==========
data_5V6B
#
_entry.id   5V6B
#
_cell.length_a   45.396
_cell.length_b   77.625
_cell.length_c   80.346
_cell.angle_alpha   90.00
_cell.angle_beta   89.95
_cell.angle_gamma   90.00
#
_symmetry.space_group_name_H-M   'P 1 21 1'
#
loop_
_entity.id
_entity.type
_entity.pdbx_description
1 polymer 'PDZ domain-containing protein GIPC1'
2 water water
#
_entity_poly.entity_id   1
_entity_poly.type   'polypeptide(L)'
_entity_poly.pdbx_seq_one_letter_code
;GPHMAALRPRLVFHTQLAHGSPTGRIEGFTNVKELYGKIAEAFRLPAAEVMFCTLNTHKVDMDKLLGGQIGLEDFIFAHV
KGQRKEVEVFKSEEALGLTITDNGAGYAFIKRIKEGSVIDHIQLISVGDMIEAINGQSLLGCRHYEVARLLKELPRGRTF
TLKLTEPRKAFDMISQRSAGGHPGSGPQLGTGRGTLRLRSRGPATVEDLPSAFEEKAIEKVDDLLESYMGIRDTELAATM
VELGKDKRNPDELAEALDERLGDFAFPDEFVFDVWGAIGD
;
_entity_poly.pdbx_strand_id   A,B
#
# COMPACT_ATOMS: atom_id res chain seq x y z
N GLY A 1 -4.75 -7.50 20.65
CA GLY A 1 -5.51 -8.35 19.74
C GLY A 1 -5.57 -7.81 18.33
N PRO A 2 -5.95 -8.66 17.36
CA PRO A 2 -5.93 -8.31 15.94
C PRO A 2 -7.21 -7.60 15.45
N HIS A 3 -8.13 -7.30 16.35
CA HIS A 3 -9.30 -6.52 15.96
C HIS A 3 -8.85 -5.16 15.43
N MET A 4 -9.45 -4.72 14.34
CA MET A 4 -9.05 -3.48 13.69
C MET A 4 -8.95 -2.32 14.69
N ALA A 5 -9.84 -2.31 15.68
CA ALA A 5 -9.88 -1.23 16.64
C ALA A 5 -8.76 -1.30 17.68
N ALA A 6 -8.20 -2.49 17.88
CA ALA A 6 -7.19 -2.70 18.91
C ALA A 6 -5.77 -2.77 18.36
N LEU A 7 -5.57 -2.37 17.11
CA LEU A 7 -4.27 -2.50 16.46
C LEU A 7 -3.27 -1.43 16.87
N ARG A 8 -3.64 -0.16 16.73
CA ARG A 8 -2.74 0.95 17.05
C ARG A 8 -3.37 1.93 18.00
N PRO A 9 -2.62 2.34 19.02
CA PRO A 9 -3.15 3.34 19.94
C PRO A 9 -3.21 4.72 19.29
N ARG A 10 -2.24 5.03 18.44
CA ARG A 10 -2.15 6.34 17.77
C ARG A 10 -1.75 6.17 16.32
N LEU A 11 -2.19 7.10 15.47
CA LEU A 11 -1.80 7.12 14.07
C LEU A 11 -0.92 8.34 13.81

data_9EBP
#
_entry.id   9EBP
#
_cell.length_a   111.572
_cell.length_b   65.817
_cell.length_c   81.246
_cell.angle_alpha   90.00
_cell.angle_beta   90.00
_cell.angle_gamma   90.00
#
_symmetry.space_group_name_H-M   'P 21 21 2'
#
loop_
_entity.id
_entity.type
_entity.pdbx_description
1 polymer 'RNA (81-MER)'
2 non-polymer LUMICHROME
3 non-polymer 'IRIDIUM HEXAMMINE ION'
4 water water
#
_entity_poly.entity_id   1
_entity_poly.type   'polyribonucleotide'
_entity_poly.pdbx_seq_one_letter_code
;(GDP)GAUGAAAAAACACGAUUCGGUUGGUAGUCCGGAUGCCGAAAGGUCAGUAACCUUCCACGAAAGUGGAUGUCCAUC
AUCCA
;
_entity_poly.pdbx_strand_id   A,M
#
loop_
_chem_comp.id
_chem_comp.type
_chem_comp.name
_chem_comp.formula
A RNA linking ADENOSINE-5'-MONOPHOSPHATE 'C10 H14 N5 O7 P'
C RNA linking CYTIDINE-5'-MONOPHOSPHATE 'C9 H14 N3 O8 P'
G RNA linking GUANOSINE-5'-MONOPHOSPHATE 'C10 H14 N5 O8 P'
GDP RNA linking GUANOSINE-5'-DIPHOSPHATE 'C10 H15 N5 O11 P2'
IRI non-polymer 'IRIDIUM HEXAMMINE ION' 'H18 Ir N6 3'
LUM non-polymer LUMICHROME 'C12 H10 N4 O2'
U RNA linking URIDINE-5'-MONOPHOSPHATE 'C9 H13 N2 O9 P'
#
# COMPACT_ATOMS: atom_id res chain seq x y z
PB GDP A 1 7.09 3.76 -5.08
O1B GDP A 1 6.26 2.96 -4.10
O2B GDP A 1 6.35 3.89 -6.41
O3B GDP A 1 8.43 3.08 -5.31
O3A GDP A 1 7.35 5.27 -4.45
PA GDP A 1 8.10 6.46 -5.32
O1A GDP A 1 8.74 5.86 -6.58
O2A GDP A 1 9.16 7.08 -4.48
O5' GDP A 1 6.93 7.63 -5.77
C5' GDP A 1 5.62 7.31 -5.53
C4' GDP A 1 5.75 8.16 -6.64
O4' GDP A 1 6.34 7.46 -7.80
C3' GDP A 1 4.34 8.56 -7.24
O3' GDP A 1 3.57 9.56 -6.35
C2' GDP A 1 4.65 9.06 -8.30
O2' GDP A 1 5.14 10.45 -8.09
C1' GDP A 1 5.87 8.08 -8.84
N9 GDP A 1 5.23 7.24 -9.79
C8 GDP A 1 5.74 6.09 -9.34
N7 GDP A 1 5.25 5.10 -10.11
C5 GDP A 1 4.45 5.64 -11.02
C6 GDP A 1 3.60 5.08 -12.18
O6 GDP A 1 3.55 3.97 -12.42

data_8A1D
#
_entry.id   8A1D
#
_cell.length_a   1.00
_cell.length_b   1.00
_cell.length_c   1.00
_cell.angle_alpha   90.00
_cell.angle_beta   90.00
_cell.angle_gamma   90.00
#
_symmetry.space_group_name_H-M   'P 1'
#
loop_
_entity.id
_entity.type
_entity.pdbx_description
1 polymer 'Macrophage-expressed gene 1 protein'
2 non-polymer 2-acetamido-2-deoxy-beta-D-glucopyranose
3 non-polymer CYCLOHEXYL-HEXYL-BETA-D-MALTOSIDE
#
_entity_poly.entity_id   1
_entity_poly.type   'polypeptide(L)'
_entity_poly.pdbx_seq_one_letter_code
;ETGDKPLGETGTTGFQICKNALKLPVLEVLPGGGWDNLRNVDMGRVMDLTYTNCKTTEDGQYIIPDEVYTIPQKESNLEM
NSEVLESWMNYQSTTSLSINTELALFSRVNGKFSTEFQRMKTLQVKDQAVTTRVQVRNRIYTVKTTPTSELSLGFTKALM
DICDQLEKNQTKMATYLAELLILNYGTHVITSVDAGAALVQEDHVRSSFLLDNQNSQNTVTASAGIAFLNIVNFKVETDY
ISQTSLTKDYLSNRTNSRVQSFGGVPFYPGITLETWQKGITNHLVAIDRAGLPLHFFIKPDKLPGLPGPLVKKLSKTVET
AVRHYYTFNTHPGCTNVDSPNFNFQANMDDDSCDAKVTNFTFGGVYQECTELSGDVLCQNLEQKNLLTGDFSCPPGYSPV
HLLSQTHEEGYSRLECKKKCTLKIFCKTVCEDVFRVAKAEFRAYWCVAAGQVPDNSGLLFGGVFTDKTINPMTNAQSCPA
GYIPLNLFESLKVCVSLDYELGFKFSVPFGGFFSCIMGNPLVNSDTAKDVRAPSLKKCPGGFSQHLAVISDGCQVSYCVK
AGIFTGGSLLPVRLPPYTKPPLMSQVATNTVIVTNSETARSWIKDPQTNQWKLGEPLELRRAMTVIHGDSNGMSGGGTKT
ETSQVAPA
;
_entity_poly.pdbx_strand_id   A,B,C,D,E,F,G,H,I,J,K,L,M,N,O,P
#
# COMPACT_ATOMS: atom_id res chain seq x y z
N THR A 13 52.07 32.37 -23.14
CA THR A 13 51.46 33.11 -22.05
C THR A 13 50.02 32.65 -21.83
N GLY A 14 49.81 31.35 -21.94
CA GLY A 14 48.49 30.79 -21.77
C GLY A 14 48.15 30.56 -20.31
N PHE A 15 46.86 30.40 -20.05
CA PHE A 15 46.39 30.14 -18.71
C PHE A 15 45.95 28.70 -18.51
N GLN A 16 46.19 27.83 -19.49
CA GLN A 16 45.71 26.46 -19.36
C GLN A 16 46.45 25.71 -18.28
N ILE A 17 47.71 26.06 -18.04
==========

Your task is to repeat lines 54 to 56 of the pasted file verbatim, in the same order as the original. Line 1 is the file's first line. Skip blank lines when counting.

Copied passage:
CA ARG A 8 -2.74 0.95 17.05
C ARG A 8 -3.37 1.93 18.00
N PRO A 9 -2.62 2.34 19.02